Fast forward 6 years and I was in the market for a running pack once more, this time to help me carry 7 days supplies across the Sahara Desert for the Marathon Des Sables Race. Thankfully the running pack market had already grown substantially, and you could now buy bags which utilised storage spaces on both the front and back of the packs, as well as multiple compartmented areas as opposed to one large cavity, and an increase in adjustable straps.
My now husband was also running the MDS, and had opted for an Aarn pack, a sturdy design which held tight across the chest. He swore by the bag, but once I tried it on, I instantly felt my breathing was restricted, and this would not be the bag for me. I opted for an OMM 20ltr, which sounds large for a running back, but served me well in carrying all my food and supplies, as well as sleeping mat and sleeping bag. As my food supplies decreased as the week went on, I simply allowed my sleeping bag to expand in the space available, so the bag never felt like it was rattling around.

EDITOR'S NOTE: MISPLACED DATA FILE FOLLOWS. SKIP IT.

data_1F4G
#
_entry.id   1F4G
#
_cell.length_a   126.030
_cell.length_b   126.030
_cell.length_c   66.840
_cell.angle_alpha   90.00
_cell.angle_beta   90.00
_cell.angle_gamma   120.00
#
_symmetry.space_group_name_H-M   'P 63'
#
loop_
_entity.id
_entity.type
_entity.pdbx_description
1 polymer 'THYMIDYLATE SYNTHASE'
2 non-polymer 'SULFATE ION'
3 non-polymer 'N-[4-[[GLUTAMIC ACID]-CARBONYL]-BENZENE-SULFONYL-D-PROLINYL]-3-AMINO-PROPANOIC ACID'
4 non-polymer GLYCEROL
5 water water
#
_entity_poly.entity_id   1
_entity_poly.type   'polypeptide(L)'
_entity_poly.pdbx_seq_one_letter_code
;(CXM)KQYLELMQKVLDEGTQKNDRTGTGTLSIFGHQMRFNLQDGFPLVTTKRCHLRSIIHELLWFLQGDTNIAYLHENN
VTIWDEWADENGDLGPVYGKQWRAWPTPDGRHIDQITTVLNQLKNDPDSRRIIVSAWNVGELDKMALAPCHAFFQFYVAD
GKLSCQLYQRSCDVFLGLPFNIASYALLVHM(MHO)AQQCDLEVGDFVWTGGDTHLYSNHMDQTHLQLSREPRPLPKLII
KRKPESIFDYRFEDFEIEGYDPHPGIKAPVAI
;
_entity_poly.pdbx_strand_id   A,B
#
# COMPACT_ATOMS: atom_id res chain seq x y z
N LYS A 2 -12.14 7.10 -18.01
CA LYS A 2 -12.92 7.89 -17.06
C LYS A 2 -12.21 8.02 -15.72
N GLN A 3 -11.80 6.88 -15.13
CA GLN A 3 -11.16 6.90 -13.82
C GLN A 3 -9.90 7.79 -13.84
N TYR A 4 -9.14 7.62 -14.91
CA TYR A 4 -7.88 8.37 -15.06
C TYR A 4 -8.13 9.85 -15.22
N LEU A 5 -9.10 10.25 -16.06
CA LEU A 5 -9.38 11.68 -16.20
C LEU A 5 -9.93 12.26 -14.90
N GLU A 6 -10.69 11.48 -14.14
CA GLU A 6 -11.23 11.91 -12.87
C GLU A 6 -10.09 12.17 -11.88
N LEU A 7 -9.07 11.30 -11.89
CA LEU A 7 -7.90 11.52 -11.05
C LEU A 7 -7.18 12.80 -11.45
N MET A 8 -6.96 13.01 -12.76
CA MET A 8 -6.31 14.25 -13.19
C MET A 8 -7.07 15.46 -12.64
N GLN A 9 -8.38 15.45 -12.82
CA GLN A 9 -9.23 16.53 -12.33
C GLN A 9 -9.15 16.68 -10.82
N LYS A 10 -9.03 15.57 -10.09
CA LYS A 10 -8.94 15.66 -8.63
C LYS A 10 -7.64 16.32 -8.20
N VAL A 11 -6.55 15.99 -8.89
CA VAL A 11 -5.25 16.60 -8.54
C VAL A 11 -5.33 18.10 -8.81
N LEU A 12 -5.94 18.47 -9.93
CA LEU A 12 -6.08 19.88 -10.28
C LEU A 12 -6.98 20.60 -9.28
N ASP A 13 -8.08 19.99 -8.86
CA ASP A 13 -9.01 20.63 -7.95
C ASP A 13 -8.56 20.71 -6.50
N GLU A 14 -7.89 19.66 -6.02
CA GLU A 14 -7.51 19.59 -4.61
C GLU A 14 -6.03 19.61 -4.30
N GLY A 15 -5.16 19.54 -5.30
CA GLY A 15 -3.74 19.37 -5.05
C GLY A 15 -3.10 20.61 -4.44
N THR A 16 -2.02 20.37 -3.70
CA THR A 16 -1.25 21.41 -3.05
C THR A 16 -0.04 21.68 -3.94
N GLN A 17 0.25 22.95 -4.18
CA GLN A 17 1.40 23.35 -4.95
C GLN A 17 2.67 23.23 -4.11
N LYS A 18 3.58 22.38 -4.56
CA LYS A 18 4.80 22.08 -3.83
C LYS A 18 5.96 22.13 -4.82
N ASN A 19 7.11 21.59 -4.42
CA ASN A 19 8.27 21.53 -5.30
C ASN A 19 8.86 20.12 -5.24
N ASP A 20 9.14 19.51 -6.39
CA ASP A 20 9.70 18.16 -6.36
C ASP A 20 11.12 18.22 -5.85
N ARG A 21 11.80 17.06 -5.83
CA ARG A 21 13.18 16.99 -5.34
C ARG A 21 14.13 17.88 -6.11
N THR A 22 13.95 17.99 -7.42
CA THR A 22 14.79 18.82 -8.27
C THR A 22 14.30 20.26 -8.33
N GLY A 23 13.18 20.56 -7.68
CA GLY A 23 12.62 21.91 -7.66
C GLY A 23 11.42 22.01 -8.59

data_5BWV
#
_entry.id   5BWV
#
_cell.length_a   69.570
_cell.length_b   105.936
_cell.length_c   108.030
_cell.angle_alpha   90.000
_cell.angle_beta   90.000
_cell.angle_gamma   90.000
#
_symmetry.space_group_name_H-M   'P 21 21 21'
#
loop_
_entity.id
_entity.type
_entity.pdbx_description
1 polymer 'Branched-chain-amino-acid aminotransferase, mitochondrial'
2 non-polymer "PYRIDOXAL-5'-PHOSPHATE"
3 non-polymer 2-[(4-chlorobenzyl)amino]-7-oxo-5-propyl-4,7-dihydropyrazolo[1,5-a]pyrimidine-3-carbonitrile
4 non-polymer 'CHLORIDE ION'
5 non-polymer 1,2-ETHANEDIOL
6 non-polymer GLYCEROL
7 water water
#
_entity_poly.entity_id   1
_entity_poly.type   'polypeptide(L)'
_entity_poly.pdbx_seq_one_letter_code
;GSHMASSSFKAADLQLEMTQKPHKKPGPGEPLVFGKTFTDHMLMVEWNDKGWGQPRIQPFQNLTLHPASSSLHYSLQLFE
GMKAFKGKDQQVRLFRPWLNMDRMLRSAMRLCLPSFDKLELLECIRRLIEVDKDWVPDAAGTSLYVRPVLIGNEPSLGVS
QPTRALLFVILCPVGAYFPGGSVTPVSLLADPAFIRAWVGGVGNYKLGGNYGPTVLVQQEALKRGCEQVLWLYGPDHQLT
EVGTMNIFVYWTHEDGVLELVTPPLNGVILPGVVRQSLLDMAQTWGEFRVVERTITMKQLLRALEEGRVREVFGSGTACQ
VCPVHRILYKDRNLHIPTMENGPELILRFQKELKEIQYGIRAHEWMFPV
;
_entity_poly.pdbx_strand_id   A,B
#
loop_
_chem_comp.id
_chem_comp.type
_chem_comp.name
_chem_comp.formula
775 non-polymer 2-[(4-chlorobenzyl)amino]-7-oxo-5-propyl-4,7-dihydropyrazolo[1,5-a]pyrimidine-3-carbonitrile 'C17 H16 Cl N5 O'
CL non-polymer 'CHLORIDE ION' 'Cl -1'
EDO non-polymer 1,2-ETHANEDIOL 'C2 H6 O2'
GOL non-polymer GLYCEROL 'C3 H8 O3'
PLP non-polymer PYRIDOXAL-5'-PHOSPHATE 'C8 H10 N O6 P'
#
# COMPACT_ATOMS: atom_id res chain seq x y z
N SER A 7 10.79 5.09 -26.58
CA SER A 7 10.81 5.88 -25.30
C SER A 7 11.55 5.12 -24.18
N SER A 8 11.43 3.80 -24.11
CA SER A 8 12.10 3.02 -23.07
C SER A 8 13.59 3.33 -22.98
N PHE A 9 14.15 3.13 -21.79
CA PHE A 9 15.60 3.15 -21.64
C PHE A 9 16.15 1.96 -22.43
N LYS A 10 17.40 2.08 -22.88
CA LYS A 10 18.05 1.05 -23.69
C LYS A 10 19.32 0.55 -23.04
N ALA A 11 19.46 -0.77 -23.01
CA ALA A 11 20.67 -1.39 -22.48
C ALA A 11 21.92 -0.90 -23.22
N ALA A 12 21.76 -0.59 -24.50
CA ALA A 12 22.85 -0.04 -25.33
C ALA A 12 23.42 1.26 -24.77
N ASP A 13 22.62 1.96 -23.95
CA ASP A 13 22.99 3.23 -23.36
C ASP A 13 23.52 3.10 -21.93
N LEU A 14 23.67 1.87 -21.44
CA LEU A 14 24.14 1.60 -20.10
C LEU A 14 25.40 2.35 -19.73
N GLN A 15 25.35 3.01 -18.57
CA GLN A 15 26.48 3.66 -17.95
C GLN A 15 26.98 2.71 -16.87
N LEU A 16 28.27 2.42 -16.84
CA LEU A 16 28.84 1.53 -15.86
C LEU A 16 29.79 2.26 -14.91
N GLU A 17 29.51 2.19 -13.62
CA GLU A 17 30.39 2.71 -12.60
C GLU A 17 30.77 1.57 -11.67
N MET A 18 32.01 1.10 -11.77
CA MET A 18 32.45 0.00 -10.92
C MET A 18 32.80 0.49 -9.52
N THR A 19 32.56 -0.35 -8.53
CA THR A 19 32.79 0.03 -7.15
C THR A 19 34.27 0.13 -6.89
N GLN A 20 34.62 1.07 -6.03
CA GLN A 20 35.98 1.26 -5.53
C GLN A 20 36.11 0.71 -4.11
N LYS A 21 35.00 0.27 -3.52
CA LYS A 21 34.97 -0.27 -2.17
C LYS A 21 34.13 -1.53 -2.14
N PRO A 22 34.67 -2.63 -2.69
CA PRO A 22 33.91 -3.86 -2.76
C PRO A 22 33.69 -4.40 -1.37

Other tent mates of ours had opted for much smaller Raidlight packs, thinking that reduced capacity would mean a tighter hold and less bounce, but also meant each morning was a battle to get everything stowed away. In the event of a packing error, where a necessary item had in fact been packed away, their restrictive size meant that everything had to be unpacked to find said item, whereas I smugly could have a rummage around in my much larger bag.
Fast forward another 9 years and my pack requirements are typically for single day events now, but still with the capacity for kit to see me through consequential weather systems such that we see in the Alps. Both physical differences between individuals, and the different purposes the bag must serve are the starting points for any running pack buying guides, but here are a few things to think about: